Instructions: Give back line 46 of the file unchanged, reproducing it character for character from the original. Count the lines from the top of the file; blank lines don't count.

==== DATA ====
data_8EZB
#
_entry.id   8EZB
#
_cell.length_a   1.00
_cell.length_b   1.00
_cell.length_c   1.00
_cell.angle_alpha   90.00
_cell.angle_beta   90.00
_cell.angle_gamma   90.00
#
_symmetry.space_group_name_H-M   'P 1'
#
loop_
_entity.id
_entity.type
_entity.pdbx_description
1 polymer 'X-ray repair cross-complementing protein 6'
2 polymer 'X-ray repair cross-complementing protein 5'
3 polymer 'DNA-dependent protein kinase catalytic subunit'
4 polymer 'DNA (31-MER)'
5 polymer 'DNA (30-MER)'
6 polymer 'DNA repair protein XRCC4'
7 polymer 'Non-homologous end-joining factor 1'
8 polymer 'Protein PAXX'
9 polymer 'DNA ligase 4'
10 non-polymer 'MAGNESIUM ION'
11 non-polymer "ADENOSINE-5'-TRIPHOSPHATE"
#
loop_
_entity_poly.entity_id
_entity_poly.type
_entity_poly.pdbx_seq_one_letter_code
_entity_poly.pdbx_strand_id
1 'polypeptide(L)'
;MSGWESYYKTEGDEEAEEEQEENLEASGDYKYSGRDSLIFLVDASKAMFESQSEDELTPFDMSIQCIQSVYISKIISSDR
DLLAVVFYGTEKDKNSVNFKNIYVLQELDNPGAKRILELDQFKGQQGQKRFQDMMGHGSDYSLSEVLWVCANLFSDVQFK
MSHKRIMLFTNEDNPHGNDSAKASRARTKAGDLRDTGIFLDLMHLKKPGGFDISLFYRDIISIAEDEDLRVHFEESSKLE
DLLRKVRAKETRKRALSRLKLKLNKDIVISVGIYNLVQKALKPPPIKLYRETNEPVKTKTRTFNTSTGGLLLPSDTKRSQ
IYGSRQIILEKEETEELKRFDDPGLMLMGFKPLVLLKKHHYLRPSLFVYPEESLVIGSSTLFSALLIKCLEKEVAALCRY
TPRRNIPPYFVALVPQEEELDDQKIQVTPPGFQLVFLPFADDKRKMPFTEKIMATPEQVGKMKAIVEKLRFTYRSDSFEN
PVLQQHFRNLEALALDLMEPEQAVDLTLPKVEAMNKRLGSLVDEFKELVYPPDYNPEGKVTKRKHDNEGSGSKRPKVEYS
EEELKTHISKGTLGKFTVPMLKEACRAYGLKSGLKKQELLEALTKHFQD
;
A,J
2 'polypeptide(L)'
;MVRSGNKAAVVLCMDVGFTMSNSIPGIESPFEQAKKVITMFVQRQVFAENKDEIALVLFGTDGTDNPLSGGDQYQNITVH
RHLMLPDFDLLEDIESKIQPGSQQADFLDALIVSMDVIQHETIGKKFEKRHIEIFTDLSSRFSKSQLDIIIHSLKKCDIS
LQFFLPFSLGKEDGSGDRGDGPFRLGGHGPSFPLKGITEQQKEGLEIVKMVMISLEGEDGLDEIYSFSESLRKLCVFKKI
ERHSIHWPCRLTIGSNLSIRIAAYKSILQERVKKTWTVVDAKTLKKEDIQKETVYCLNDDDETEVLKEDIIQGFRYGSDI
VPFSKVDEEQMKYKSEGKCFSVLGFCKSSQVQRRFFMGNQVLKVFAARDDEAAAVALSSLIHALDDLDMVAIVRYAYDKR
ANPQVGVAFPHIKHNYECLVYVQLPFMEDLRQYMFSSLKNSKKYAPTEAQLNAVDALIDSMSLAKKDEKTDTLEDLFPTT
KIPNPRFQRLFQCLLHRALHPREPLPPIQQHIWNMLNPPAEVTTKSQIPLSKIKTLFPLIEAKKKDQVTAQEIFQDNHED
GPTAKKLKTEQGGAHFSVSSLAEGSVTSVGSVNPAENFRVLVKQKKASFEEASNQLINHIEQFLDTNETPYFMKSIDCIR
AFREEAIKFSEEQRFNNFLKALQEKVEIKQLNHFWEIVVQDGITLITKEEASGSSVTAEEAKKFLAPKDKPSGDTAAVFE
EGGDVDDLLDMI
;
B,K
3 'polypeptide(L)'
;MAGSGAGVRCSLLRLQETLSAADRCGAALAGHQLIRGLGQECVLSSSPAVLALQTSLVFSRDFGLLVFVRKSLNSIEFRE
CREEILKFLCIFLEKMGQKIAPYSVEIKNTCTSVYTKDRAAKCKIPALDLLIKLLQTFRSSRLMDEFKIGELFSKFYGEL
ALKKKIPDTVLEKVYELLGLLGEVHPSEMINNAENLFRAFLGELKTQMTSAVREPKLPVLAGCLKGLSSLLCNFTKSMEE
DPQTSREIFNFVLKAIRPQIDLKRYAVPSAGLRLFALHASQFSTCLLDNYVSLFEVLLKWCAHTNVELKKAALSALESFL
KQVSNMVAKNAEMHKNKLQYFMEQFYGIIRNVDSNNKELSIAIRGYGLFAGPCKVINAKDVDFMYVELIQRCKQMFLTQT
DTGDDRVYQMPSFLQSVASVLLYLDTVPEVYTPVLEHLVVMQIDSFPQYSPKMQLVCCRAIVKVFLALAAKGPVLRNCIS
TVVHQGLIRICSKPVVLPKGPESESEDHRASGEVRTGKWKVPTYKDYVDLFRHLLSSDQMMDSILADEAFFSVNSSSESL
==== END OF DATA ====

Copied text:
2 'polypeptide(L)'